Time ripe for ban on betel products
Before his death from mouth cancer on Sept 10, Fu Song, a 36-year-old singer, warned the world to stay away from betel nuts, a carcinogenic substance he chewed regularly; in fact he was so addicted he could not give it up even after his diagnosis.
His death triggered calls for banning betel products. Reports say betel nut sellers in Yiwu, Zhejiang province, have been asked to remove all betel products from their sales list, while Yingshan county in Sichuan province has banned it altogether.
Market regulators are finally waking up to the danger posed by betel nuts. The World Health Organization's list of carcinogenic substances mentions betel nuts, betel pieces that contain tobacco, and betel pieces that do not contain tobacco.
In Hunan province, where betel nuts are consumed more than in any other region, the incidence of mouth cancer is 20 times higher than the national average, making it among the top 10 causes of deaths of men there.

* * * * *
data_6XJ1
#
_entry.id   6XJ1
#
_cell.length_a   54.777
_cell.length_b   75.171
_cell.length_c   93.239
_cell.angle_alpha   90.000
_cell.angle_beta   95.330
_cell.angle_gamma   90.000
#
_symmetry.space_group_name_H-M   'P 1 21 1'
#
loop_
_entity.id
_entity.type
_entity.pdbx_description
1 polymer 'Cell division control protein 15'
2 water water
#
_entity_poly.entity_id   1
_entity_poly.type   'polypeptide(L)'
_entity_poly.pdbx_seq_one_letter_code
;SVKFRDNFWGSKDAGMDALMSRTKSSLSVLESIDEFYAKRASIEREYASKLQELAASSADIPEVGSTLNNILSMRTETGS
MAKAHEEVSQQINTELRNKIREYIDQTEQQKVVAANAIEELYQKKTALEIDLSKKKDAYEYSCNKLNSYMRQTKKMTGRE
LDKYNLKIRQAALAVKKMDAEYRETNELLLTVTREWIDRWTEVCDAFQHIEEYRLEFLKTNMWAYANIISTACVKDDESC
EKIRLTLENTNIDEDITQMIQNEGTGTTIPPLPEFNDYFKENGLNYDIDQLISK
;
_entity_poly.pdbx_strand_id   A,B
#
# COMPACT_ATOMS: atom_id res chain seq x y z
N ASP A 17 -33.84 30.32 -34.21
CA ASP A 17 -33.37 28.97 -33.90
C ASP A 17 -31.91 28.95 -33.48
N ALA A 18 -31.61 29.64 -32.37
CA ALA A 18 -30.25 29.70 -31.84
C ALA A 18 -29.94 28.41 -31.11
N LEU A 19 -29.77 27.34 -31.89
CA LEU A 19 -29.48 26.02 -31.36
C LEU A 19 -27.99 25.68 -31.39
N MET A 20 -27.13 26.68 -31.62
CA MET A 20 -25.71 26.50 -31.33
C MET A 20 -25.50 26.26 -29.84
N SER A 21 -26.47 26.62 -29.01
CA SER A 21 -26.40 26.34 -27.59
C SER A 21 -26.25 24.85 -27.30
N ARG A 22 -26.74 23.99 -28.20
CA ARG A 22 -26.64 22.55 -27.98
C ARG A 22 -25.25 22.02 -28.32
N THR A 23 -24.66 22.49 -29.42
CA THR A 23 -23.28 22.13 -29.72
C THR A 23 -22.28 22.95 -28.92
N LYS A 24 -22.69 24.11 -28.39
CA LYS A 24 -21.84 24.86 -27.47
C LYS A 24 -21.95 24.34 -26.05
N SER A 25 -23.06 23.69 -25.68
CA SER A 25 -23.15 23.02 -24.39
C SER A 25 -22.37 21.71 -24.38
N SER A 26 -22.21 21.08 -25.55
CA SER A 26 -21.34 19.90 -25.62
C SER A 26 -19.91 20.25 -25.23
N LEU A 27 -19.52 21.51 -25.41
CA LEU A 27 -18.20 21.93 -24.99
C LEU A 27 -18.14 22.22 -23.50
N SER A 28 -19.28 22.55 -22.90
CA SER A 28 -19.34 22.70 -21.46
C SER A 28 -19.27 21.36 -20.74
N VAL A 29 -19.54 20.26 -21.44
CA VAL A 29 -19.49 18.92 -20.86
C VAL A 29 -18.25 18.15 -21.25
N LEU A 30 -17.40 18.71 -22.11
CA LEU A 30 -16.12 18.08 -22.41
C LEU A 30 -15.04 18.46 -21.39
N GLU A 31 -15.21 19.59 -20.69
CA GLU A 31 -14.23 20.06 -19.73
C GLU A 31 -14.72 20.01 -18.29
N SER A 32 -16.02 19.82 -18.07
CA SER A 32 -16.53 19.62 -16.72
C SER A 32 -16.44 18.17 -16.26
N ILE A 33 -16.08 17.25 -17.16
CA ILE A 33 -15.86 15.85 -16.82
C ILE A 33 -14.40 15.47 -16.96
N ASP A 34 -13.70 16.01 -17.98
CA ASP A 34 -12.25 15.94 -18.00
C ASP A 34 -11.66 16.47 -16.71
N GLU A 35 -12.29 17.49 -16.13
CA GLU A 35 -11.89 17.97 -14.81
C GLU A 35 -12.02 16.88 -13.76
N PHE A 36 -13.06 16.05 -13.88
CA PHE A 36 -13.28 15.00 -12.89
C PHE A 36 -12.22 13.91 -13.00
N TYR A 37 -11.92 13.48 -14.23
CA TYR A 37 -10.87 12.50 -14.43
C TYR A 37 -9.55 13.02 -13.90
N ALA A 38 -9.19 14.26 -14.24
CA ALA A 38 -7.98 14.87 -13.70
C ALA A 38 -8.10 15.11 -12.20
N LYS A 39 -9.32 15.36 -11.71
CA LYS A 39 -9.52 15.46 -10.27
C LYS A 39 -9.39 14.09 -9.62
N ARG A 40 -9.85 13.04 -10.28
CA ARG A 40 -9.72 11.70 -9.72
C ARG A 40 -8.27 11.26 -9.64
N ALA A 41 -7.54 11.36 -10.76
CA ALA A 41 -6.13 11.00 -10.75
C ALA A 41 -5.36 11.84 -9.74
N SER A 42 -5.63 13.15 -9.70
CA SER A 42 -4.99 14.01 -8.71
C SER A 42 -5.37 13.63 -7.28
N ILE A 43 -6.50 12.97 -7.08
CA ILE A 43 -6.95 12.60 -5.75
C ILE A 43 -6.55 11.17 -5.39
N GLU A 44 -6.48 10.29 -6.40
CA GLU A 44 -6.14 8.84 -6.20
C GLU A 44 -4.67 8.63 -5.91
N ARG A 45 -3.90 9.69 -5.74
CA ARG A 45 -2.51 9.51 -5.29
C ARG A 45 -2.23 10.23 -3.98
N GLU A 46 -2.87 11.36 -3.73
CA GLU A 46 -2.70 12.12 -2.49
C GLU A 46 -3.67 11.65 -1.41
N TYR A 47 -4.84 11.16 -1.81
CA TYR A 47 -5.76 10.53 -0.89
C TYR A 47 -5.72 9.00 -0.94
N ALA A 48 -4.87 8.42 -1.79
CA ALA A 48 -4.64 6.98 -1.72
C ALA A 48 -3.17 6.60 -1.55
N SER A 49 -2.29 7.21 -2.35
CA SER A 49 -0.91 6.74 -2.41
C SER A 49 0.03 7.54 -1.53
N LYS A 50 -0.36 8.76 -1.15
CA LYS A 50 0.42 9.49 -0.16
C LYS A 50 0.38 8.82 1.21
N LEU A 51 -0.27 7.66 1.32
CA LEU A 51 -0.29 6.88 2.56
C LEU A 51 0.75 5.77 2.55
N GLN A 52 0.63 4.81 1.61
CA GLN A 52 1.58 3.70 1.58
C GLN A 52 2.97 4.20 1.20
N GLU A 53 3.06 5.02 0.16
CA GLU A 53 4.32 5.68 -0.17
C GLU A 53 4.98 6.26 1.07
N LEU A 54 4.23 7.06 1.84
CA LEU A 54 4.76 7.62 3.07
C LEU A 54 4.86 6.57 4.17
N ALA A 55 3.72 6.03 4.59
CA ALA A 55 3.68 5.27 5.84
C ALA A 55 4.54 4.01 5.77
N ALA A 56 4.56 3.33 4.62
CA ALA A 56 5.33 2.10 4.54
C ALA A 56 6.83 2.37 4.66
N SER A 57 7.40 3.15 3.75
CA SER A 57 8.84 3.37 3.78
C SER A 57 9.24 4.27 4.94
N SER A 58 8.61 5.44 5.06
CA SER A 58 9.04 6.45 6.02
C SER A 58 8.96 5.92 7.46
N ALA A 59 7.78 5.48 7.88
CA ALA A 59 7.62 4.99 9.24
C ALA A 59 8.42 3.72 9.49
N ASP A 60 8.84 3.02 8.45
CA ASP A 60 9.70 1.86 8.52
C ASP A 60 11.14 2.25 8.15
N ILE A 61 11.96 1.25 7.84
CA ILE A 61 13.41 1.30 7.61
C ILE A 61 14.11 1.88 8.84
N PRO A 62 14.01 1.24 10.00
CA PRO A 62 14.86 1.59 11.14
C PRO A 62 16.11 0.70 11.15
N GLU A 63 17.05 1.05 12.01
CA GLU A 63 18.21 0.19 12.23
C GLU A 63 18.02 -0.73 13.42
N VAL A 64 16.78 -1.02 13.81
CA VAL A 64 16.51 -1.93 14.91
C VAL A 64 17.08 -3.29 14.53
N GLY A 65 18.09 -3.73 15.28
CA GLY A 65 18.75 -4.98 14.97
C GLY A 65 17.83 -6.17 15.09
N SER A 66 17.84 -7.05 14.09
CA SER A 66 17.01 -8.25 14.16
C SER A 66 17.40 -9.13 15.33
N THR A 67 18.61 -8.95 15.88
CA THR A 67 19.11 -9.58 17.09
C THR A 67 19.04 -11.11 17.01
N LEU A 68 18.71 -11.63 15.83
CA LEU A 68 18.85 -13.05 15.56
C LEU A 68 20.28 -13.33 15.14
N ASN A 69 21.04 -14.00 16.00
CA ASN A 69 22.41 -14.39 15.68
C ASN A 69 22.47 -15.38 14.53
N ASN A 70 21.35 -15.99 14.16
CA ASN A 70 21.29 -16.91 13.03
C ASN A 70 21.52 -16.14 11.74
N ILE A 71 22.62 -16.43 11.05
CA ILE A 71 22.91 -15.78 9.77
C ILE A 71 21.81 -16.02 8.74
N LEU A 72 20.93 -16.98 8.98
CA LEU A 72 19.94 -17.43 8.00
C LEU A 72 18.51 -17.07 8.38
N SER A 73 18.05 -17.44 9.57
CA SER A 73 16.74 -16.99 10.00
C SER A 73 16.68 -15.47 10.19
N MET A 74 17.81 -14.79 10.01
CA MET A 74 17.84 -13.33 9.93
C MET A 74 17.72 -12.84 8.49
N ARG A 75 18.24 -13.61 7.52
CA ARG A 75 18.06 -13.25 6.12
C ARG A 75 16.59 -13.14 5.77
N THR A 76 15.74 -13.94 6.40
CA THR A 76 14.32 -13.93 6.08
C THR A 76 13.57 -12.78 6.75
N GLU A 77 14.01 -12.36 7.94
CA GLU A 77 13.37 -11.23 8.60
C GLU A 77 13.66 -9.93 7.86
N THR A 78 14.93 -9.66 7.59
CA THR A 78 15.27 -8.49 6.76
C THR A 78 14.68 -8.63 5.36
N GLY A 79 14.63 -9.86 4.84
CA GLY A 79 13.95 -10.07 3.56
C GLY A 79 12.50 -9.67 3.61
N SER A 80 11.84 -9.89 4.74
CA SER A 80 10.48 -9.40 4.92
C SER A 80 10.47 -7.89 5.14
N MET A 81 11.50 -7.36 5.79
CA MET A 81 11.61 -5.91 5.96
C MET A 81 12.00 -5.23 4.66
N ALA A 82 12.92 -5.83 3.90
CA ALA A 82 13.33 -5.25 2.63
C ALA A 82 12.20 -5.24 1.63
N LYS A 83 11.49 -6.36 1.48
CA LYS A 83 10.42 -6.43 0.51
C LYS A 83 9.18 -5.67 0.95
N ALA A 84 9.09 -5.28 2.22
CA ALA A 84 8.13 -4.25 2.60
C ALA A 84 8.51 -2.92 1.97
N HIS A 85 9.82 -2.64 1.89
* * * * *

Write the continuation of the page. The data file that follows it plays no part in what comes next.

Worse, many betel nut users also take tobacco or alcohol, which doubles or even triples their health risks. The addicts claim to enjoy these habits but sometimes they have to get their lips or half their faces surgically removed, which even then isn't enough to rid them of the disease sometimes.
Economic interests are largely to blame for the prevalence of this habit. In Hunan province alone there are over 7,000 betel nut-related companies, and it is a 50 billion yuan ($7.09 billion) industry.
In 2019, the Hunan provincial betel society required all companies to suspend advertisements featuring betel products, a ban that was extended by the National Radio and Television Administration in 2021. It is now time for some harsher measures. It is estimated that the domestic betel industry will exceed 100 billion yuan by 2025, while over 1 million people might get mouth cancer by 2030.
Thailand, Singapore, Canada and Australia have banned betel products. It is time China did the same.